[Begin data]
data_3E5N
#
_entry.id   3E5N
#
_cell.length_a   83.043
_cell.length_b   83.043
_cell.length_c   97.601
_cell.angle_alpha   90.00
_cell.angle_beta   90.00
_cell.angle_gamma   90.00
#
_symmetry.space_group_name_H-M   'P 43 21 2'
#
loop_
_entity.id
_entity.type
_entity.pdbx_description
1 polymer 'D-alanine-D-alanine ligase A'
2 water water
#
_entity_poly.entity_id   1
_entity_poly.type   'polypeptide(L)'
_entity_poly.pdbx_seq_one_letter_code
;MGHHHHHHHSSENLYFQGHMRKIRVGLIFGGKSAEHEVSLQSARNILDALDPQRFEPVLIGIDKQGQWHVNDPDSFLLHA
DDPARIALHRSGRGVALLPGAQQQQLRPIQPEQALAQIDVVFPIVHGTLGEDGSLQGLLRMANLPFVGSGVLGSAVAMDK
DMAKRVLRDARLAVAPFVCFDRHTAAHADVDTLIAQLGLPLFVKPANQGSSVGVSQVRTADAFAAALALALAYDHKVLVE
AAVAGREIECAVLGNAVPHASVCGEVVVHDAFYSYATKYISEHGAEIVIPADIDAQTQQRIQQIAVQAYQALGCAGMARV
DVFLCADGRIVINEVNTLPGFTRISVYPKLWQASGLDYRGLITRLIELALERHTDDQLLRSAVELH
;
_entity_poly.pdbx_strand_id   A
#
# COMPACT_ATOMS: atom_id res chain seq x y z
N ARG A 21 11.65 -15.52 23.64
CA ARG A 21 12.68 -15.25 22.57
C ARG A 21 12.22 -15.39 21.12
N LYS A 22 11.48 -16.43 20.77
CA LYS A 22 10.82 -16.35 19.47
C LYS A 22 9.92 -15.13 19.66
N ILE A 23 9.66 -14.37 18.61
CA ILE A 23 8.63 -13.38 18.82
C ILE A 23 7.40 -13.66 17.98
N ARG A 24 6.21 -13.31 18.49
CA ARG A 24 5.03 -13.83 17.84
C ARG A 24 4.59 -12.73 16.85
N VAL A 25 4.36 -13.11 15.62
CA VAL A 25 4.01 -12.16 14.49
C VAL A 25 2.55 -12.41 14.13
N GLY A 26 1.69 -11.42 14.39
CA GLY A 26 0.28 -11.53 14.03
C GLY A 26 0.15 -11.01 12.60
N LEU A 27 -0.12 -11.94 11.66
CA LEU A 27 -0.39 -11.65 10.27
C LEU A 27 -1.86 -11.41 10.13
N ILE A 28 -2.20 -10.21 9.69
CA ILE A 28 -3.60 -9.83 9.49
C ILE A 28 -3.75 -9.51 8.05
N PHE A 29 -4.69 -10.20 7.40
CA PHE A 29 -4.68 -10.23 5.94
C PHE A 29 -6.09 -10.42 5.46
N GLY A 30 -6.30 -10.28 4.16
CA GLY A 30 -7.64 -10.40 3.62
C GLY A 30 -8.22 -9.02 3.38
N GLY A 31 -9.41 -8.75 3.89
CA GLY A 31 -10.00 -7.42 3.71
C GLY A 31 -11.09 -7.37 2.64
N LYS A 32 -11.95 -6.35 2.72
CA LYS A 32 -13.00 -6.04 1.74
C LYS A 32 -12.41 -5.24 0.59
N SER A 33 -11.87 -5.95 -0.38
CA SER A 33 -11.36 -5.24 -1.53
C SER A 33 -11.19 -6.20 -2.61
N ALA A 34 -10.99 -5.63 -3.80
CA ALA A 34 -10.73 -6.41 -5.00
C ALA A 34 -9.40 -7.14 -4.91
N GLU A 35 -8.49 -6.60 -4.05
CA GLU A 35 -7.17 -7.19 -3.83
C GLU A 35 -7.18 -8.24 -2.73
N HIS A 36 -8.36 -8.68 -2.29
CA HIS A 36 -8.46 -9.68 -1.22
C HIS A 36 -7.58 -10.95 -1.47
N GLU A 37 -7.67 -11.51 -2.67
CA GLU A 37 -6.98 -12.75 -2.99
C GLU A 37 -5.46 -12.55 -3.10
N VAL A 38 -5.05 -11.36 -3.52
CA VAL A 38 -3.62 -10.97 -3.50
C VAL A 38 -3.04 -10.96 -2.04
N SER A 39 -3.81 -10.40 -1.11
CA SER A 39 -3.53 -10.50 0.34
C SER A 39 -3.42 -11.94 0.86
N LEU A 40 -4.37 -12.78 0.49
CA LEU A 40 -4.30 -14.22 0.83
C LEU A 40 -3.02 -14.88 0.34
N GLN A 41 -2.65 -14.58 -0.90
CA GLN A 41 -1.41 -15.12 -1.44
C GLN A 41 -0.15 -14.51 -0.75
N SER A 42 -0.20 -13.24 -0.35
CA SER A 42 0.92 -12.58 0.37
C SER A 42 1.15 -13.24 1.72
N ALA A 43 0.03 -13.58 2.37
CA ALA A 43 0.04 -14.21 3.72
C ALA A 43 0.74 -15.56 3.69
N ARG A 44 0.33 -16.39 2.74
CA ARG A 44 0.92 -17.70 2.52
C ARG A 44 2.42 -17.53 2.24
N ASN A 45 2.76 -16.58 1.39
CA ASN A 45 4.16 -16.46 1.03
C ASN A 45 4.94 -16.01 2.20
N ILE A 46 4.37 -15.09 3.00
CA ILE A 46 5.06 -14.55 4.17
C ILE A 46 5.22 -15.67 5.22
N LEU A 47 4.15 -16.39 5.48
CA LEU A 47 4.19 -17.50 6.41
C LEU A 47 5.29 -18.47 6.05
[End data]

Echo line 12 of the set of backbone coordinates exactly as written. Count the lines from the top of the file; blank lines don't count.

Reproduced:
_symmetry.space_group_name_H-M   'P 43 21 2'